The state of female education in the East has probably always, as now been such that not one woman in ten thousand could write at all. Coquerel (in the Biographie Sacrae) thinks that the reason why the children of Naboth perished with him being perhaps put to death by the creatures of Jezebel — was that otherwise the crime would have been useless, as the children would still have been entitled to the father's heritage. But we know not that Naboth had any sons; and if he had sons, and they had been taken off, the estate might still have had an heir. It is not unlikely that a custom like that of escheat in modern times obtained in Israel, giving to the crown the property of persons put to death for treason or blasphemy. On Naboth's death, accordingly, Ahab obtained possession of his inheritance. The perpetration of this crime brought upon Ahab and Jezebel the severest maledictions, which shortly after were carried into effect. The only tribunal to which he remained accountable pronounced his doom through a prophet. "This was the final step in Ahab's course of wickedness, and as he was in the act of taking possession, Elijah met him and announced the awful doom which awaited him and his queen and children. A kind of repentance on the part of the king led to another announcement of a certain modification of the retribution, which was not to come during Ahab's lifetime. But in that very plot of ground, and apparently quite close to the city, his son, king Jehoram, was met by Jehu, who mortally wounded him with an arrow.
The king sank dead in his chariot, and Jehu bade his attendant captain take up the body and cast it into the portion of the field of Naboth. As he was doing so he was reminded by Jehu that they both had been riding behind Ahab at the time when the Lord laid this burden upon him, 'Surely I have seen yesterday (אֶמֶשׁ, yesternight) the blood of Naboth and the blood of his sons, saith the Lord; and I will requite thee in this plat, saith the Lord' (2 Kings 9:21-26). This passage seems to imply two circumstances which are not mentioned in the earlier history: that Naboth's sons were put to death as well as himself, and that Ahab took possession the very day after the juldicital mulrdler." The English version renders the words true: "In the place where dogs licked the blood of Naboth, shall dogs lick thy blood, even thine" (1 Kings 21:19). But the fulfilment is recorded as taking place in the pool of Samaria (22:38), "And they washed out the chariot in the pool of Samaria, and the dogs licked up his blood." Kimchi explains this by saving that the water of this pool ran to Jezreel; but Schwarz (Palest. page 165) identifies Jezreel with Seram, sixteen miles from Sebaste, where the pool stood, and on a higher level. Accordingly, he insists that the rendering "on the spot" is wrong, and that בִּמִּקוֹם should be rendered " in place of," i.e., "in punishnent for" (comp. Hosea 2:1). See Kitto. Daily Bible Illustr. ad loc. (See AHAB); (See ELIJAH); (See JEZEBEL); (See JEZREEL).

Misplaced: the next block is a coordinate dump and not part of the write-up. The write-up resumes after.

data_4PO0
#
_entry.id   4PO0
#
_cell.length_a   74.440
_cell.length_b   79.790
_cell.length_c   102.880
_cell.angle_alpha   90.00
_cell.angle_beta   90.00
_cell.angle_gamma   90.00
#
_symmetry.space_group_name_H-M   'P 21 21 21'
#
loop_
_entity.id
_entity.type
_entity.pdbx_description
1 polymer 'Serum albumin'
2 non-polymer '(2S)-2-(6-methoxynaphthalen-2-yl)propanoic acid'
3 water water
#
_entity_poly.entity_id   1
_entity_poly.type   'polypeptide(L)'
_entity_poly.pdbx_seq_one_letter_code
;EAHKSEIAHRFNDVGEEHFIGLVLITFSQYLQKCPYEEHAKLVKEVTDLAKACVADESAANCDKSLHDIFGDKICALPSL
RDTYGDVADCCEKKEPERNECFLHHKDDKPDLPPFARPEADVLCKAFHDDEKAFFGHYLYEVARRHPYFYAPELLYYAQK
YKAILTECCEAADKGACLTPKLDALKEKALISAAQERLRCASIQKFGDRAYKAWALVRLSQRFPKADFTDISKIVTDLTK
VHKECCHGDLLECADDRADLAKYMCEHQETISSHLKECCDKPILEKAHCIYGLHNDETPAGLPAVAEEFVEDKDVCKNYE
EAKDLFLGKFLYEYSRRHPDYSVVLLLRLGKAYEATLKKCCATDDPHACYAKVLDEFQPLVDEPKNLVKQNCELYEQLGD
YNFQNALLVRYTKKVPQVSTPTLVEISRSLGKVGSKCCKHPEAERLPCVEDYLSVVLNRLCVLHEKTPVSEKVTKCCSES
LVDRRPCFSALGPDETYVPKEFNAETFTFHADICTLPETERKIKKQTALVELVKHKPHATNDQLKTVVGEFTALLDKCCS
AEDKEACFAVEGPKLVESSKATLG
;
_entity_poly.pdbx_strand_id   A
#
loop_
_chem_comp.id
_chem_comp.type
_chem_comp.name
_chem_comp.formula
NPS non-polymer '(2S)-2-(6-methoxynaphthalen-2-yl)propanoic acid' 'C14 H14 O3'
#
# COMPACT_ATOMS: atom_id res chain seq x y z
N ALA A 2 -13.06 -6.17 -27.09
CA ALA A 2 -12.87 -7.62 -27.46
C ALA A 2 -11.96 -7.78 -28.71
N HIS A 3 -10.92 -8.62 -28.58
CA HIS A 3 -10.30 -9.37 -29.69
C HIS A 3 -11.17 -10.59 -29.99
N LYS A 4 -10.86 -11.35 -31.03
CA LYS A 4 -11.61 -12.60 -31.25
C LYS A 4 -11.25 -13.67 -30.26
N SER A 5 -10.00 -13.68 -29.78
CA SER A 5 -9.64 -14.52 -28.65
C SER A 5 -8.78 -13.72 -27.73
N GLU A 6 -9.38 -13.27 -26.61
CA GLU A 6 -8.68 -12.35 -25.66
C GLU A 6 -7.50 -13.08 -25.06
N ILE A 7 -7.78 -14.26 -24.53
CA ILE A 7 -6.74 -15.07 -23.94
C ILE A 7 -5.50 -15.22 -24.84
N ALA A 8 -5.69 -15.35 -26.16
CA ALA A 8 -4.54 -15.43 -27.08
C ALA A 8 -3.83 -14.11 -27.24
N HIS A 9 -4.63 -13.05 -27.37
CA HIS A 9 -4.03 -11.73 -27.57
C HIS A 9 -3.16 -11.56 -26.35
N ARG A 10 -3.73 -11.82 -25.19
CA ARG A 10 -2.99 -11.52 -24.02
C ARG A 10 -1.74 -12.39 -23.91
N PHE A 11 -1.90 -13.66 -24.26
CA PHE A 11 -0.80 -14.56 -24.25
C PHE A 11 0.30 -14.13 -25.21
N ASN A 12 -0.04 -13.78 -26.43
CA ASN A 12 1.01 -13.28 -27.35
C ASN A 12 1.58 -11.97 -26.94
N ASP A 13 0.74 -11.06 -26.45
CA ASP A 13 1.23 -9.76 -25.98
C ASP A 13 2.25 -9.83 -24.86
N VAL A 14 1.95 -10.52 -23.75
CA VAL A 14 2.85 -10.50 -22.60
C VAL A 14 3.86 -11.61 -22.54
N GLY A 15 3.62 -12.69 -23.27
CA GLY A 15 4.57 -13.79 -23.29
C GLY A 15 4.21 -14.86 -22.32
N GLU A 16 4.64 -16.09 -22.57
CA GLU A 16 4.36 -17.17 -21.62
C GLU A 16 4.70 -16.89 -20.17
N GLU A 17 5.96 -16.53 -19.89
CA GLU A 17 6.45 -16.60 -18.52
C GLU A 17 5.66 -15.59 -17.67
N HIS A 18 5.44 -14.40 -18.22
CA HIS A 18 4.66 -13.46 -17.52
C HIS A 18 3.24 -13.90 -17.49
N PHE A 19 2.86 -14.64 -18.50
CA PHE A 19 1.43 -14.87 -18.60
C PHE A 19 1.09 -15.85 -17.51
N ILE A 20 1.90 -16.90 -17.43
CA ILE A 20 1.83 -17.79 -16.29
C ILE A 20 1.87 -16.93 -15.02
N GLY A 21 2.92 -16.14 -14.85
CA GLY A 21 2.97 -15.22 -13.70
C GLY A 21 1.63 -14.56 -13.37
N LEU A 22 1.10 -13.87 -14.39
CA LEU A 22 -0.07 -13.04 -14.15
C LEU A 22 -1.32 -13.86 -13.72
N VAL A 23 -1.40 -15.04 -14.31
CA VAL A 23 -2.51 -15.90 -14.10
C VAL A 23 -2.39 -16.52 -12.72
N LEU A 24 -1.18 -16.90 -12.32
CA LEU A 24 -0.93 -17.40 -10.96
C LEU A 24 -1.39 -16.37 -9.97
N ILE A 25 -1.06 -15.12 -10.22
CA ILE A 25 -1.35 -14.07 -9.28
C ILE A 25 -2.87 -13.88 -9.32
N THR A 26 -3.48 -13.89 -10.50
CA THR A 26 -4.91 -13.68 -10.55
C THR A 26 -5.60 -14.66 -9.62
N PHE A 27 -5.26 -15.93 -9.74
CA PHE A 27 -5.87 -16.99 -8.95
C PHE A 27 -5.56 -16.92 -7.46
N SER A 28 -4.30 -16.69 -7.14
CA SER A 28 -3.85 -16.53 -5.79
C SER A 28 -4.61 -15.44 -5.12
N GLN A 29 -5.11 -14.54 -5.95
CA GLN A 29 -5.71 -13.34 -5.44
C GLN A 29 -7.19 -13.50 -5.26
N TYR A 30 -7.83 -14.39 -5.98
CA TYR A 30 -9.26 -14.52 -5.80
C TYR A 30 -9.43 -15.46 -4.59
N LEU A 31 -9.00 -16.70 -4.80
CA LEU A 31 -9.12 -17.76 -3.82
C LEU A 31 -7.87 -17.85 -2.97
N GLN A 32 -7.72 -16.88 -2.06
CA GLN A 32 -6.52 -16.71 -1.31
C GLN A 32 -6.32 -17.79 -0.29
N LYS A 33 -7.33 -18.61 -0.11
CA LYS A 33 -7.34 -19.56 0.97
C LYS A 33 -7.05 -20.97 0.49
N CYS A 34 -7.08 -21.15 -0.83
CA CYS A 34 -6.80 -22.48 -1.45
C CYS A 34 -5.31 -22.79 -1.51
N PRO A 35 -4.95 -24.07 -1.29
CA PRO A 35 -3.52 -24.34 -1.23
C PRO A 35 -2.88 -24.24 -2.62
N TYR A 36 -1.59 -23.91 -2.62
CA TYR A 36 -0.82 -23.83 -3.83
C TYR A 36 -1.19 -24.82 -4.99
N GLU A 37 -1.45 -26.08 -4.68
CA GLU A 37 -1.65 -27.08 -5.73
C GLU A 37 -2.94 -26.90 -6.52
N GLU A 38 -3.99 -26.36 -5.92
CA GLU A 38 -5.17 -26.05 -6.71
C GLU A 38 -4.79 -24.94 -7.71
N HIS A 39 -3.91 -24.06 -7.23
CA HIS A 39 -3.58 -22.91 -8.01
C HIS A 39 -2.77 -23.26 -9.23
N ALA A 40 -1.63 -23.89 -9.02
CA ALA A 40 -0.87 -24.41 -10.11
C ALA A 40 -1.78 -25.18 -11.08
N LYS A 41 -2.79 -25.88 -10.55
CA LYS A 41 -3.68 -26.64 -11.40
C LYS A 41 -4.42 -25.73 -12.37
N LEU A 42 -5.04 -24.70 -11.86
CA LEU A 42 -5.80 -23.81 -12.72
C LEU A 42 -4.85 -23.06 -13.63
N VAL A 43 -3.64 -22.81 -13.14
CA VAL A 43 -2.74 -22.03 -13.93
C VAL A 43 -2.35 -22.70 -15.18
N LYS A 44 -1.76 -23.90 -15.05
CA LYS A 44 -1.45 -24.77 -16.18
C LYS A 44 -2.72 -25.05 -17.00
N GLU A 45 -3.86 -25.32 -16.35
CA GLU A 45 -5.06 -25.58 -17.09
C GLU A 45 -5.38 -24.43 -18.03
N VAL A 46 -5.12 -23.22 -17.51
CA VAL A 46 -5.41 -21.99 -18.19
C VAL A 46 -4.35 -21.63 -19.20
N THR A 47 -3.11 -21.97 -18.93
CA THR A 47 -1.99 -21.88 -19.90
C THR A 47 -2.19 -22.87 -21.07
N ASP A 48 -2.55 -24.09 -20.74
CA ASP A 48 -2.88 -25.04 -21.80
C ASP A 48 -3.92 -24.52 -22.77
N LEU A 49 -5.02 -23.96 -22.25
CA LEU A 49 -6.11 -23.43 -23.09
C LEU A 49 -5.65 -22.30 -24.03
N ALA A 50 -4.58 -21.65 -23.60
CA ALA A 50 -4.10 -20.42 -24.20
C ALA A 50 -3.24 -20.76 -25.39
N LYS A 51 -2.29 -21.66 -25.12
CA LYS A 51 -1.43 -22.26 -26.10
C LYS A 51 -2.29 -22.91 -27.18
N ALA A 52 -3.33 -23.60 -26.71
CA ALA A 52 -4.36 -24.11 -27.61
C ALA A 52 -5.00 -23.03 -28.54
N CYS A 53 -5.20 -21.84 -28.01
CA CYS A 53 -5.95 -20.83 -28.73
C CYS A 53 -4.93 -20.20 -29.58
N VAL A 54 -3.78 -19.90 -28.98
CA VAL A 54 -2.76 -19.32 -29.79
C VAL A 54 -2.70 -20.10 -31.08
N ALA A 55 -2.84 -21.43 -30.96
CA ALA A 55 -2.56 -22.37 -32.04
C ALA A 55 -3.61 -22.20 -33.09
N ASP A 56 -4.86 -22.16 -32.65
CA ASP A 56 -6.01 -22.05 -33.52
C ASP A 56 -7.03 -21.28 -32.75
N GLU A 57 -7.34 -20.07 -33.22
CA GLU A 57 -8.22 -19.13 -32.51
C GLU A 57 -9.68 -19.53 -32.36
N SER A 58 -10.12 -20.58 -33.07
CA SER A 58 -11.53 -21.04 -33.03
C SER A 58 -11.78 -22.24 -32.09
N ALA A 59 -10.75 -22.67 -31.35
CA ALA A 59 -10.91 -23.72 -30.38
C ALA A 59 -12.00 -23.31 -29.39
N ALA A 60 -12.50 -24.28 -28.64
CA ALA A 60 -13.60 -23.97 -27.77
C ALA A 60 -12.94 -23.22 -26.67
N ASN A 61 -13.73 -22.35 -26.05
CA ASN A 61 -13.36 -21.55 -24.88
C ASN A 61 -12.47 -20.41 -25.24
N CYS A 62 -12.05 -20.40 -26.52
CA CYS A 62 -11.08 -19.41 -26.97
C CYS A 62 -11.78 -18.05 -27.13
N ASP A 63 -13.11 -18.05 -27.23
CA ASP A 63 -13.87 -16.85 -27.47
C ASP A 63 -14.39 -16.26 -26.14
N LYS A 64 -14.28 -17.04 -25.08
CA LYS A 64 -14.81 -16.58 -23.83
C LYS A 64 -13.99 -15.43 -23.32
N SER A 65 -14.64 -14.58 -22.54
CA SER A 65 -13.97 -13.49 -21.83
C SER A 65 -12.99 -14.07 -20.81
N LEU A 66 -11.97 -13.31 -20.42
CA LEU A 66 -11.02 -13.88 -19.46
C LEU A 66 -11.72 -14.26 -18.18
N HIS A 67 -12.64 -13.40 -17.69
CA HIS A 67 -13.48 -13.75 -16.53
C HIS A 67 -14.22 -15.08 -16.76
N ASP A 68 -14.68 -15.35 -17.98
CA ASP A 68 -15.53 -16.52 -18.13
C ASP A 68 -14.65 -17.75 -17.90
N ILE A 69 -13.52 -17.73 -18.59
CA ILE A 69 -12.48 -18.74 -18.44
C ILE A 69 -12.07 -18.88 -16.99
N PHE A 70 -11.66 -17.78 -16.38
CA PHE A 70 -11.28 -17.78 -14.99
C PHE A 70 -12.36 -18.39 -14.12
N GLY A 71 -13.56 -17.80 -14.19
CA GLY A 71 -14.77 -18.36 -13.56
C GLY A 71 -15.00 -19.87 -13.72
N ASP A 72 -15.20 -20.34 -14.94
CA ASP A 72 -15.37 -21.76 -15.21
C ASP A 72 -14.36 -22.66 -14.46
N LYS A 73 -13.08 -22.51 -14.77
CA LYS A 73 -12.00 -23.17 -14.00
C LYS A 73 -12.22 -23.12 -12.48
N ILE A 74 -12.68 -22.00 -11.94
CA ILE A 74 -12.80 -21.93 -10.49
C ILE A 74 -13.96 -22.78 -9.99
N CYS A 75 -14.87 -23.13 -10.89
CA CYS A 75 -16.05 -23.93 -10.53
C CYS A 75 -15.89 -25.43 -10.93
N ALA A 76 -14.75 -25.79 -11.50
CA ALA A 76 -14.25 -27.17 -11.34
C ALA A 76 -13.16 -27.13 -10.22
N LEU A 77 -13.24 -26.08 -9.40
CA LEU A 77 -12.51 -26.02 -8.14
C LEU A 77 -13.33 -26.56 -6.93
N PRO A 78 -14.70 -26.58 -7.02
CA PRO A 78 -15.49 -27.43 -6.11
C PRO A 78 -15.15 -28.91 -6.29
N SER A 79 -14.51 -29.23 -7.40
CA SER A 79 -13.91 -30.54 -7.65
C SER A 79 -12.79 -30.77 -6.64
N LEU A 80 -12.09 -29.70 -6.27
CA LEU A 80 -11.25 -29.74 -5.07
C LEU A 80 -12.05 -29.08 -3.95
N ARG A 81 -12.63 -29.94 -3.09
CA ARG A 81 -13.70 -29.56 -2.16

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McClintock, John. Strong, James. Entry for 'Naboth'. Cyclopedia of Biblical, Theological and Ecclesiastical Literature. https://www.studylight.org/encyclopedias/eng/tce/n/naboth.html. Harper & Brothers. New York. 1870.